A couple of notes on the domestic work and its relationship with the paid

Given that I’m doing a course of consumption, I was re-reading A Theory of Shopping Daniel Miller, and then I found the following phrases:

‘Here, as is often the case, there is no evident resentment at being identified unambiguously with housewifery. On the other hand, there is a considerable desire that this should be appreciated by the family members, and to taken for granted’ (p 21), And not long after, discussing the feminist studies on domestic work: ‘This degree of exploitation and the asymmetry of power was reinforced rather than redressed in consumption, where housewives were found to give the best of their labour in meals and comforts to others while ofter denying themselves the pleasure they strove to create for others” (p 22).

Miller focuses on the point that the owners of house -immersed in a culture of ‘love for the family’- not see it as exploitation that feminist critiques -immersed in a culture that is reflective of equality (*). But what I find interesting is another thing.

It is so close that it seems the domestic work to paid modern. Equal in the fact that the fruit of the work is not the property of the worker, equal in their demand for recognition (the taste and the demand for the job well done, a good work, which in both contexts is not recognized), and equal in the fact that these features are taken for granted and do not produce a greater problem (in the end, workers have never claimed, by the fact that the fruit of their efforts is for others). In fact, apart from the existence of an ideology and a culture that gives more sense to the domestic work (**) (geared to what is still the centre of ostensible life of the people -the family) and the receipt of money paid, retain the same basic characteristics.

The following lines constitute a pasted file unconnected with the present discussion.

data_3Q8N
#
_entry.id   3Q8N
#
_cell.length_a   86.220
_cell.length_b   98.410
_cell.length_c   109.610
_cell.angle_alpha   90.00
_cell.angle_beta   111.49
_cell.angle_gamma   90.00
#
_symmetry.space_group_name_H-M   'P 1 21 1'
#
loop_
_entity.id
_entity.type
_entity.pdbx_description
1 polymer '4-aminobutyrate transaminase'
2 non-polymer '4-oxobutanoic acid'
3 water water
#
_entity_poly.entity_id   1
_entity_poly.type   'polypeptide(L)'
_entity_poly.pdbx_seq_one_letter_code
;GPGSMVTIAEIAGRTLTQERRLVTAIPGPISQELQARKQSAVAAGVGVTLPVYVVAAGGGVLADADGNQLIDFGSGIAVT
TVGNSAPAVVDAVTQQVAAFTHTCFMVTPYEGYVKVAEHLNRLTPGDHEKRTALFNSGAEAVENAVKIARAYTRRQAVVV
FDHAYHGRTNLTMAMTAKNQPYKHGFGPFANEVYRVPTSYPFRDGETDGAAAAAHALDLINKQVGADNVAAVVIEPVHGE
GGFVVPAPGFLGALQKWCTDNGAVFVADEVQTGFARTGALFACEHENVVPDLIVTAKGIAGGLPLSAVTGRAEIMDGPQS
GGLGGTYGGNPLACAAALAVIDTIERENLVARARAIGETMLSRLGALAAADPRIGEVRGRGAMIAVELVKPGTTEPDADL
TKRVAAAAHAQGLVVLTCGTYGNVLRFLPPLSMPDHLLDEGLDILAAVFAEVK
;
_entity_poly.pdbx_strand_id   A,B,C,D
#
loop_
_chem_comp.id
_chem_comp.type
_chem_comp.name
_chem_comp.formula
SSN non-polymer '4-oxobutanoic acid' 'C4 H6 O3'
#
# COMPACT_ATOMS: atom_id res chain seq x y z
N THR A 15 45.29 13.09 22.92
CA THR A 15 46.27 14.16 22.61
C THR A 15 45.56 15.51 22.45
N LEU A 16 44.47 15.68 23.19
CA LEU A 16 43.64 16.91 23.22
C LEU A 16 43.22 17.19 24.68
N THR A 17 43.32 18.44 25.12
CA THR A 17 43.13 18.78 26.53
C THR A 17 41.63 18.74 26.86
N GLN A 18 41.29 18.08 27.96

(*) Which shows that the culture of western societies, modern -the work of Miller is on british homes in a suburb of london – continues to be so thoughtless, so little streamlined, as every culture it has always been. But delve at this point would be to begin to criticize a bunch of sociologists in their disquisitions on modernism.

(**) Apart from the feminist classic, who might think, especially if we think of the kind of work that the greater part of the population does, that work is a source of personal fulfillment?

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